Finding acceptance may be just having more good days than bad ones. As we begin to live again and enjoy our life, we often feel that in doing so, we are betraying our loved one. We can never replace what has been lost, but we can make new connections, new meaningful relationships, new inter-dependencies.

And while it may feel like we are caught up in a never-ending spiral of sadness and emptiness, it is important to remember that the grief we are feeling is not a permanent state of being. Rather, grief is part of the process of letting go that in many ways can be a gift, allowing us to go deeper within ourselves to rediscover the light amidst the seeming darkness.

Think about this:
One day a professor entered the classroom and asked his students to prepare for a surprise test. They waited anxiously at their desks for the test to begin. The professor handed out the question paper, with the text facing down as usual. Once he handed them all out, he asked his students to turn the page and begin. To everyone’s surprise, there were no questions….just a black dot in the center of the page. The professor seeing the expression on everyone’s face, told them the following:

“I want you to write what you see there.”

The students confused, got started on the inexplicable task.

At the end of the class, the professor took all the answer papers and started reading each one of them aloud in front of all the students. All of them with no exceptions, described the black dot, trying to explain its position in the middle of the sheet, etc. etc. etc. After all had been read, the classroom silent, the professor began to explain:

“I am not going to grade on you this, I just wanted to give you something to think about. No one wrote about the white part of the paper. Everyone focused on the black dot – and the same happens in our lives. We have a white paper to observe and enjoy, but we always focus on the dark spots. Our life is a gift given to us by God, with love and care, and we always have reasons to celebrate – nature renewing itself everyday, our friends around us, the job that provides our livelihood, the miracles we see everyday.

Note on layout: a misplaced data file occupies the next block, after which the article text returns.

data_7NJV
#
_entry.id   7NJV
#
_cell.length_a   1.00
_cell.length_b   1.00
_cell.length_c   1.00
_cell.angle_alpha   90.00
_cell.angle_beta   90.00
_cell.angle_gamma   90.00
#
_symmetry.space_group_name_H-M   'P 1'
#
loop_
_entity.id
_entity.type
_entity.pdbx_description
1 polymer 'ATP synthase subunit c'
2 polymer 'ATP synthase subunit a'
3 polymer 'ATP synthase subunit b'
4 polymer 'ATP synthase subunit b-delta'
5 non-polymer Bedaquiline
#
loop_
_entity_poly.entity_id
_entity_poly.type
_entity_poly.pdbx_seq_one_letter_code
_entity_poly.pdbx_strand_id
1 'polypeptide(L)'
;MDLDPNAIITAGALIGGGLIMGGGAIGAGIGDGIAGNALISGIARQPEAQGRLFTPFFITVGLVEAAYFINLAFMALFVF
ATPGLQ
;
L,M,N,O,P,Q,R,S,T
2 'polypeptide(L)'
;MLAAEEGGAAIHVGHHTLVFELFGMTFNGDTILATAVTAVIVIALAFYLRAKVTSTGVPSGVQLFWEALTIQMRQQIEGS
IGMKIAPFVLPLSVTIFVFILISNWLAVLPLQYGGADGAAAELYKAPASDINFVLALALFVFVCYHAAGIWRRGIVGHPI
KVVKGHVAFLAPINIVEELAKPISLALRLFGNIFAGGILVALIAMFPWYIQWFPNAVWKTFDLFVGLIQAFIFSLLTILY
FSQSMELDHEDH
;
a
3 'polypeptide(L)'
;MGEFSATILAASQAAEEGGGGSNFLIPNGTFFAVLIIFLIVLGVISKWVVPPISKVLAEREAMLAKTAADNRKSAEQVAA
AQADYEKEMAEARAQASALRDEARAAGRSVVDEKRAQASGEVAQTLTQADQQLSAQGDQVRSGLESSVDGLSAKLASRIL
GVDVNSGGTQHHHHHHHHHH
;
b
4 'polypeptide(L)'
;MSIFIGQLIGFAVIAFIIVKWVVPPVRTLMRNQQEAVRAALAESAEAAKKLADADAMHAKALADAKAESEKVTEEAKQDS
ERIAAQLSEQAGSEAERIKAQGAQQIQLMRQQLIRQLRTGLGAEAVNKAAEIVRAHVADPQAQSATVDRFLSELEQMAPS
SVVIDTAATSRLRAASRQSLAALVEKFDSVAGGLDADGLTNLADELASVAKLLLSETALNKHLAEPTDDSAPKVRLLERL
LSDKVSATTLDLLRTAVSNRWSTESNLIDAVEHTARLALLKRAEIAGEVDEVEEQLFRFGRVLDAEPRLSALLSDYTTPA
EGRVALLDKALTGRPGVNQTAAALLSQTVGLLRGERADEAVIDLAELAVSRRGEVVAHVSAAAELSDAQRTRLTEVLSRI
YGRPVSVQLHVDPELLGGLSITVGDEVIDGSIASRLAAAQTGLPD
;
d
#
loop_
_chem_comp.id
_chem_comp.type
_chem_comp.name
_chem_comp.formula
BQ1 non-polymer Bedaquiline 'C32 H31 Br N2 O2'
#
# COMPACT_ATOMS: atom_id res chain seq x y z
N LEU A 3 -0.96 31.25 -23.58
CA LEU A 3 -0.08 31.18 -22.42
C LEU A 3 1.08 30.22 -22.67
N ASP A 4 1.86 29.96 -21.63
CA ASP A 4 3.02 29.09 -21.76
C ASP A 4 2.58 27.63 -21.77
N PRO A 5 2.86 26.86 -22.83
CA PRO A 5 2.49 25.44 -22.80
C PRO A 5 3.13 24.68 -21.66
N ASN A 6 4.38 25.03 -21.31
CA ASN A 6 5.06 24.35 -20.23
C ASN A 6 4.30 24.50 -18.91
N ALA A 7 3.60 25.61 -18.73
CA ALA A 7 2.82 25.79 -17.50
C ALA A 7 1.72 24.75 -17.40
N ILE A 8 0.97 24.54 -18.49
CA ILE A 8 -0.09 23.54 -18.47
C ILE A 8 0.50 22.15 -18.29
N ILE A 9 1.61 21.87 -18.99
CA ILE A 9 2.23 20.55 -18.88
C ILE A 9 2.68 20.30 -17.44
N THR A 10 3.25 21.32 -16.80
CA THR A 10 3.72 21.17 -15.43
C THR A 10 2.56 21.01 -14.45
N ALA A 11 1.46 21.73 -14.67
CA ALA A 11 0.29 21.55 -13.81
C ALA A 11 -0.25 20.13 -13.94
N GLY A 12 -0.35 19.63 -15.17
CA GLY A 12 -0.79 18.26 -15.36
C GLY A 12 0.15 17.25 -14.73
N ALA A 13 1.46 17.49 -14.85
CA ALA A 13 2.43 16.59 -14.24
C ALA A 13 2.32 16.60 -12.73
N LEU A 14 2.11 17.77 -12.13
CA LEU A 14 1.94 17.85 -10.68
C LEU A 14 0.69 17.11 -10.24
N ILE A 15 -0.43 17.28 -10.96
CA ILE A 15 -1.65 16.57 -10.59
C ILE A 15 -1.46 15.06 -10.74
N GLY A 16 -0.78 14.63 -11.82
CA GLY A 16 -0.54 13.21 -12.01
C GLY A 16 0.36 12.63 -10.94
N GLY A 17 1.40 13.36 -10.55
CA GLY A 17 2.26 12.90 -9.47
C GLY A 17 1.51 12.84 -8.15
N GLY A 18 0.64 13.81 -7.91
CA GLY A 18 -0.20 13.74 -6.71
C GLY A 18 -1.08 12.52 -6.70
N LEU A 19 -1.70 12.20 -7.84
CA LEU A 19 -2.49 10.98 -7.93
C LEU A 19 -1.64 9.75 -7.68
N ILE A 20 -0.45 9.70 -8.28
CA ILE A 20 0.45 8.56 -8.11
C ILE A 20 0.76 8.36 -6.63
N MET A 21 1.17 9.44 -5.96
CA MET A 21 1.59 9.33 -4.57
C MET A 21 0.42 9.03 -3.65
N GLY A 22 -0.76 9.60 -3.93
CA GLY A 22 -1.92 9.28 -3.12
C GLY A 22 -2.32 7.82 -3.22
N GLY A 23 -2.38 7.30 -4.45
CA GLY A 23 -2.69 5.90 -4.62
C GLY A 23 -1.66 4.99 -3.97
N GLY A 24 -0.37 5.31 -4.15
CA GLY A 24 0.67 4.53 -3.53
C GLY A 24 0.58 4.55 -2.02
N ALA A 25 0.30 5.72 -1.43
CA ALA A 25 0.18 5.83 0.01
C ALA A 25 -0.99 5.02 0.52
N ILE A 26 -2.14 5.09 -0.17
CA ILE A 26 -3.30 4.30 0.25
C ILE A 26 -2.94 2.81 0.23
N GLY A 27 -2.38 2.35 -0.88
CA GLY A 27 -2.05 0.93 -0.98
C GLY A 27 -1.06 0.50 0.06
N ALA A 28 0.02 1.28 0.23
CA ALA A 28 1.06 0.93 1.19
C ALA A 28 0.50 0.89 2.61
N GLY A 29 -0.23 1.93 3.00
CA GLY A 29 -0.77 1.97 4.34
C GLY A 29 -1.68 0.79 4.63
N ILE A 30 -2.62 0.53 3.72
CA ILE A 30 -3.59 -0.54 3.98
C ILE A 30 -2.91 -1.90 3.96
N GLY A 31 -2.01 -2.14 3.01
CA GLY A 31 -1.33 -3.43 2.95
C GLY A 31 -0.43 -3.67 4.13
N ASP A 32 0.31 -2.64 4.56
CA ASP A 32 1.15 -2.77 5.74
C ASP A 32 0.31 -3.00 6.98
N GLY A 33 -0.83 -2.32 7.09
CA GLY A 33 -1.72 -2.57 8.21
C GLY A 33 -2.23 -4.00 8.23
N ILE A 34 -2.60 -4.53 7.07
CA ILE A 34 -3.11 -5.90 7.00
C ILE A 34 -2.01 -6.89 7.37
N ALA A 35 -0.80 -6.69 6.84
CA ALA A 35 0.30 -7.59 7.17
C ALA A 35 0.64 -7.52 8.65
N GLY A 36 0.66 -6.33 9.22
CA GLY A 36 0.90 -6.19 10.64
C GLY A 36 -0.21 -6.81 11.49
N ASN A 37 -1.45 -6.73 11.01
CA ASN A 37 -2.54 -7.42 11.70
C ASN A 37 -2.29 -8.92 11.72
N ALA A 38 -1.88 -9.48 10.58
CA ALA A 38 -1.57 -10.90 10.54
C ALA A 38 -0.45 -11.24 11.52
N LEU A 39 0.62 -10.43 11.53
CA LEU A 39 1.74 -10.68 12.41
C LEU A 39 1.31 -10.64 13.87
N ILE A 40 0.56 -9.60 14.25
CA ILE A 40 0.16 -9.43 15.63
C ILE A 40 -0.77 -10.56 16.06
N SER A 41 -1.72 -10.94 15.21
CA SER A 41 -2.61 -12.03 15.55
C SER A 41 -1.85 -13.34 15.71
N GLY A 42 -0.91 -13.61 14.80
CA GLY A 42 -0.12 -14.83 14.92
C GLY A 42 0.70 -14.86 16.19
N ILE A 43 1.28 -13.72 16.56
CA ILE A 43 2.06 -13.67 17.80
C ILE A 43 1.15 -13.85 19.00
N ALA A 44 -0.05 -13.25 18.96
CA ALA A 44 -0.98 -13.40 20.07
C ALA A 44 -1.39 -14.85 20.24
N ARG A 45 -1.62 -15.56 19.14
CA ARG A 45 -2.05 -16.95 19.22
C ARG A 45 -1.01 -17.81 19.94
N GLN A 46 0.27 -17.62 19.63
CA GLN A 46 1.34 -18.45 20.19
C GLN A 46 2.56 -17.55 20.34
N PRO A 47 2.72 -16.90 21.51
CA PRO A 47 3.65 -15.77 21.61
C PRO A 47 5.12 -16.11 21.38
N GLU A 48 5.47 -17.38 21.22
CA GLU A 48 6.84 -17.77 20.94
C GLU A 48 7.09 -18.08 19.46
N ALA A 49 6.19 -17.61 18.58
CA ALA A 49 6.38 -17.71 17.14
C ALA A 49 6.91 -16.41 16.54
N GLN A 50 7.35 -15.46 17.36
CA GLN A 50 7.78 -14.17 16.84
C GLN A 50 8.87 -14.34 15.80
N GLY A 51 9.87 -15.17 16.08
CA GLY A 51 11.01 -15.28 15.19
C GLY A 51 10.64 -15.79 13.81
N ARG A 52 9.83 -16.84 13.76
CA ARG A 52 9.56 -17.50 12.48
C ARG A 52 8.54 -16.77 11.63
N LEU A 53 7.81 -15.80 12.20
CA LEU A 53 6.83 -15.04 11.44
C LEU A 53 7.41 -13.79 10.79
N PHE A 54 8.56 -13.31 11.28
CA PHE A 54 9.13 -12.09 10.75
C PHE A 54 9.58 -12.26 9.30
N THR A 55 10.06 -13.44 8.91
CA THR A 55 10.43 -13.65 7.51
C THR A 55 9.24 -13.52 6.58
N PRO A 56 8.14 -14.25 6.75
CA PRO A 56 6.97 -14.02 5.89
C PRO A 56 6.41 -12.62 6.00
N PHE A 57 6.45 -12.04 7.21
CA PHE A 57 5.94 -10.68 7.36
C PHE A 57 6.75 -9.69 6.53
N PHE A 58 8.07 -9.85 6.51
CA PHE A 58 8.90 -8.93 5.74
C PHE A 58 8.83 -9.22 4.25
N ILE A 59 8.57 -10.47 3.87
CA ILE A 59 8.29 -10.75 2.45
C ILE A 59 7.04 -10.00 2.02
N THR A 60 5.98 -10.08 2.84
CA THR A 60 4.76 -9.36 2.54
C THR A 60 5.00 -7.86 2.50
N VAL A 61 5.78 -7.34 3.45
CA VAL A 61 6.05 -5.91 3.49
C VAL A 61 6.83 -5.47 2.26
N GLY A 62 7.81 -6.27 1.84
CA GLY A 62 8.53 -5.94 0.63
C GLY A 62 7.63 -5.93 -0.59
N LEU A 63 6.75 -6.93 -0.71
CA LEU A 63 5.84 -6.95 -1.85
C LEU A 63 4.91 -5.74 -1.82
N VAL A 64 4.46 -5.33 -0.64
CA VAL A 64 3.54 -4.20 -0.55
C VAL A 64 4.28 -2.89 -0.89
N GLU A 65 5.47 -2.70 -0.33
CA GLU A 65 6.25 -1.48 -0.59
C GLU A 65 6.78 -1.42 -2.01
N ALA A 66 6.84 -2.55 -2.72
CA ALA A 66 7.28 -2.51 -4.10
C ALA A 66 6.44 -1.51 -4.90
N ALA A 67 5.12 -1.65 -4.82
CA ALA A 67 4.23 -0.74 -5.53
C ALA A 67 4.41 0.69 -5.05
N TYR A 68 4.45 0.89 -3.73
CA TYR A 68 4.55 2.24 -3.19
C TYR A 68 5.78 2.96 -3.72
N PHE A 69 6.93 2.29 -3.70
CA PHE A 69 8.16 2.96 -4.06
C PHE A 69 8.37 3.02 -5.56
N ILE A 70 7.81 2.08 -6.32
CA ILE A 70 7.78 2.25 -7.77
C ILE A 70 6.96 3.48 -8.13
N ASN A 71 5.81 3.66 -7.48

However we insist on focusing only on the dark spots – the health issues that bother us, the lack of money, the complicated relationship with a family member, the disappointment with a friend, etc.

The dark spots are very small compared to everything we have in our lives, but they are the ones that pollute our minds.

Take your eyes away from the black spots in your life. Enjoy each one of your blessings, each moment that life gives you.
Be happy

Or affirm this:

this too is good, this too is god, this too is for me and i demand to see the good in it now.

The Golden Key

Great Morning Beloved!!!

The Golden Key

We’ve heard of many tricks and ways to keep us grounded and moving forward as we travel this physical life. Often our journey is filled with twists and turns, happenings and opportunities that could throw us off course.
We Travel this Spiritual Journey knowing that we could be tested. And most of us have been.
But what puts us back on that Spiritual path? What is it that ‘straightens us out?

Many people will have a different response to those questions.
Sometimes it’s a long drawn out series of steps we are told to take…do this or do that and you will be better.

But what if it’s really a simple thing? What if there is an easy answer to any question, any problem, any issue?

What of we just “Golden Key it?”

What does that mean?

It means give it to God.

We know that God is omniscience (all-knowing), omnipotence (all-powerful), and omnipresence (all-present).
There isn’t anything that this Divine Energy cannot accomplish. Yet we fail time and again to call upon that same energy to guide us through difficulties we have here on this physical plane.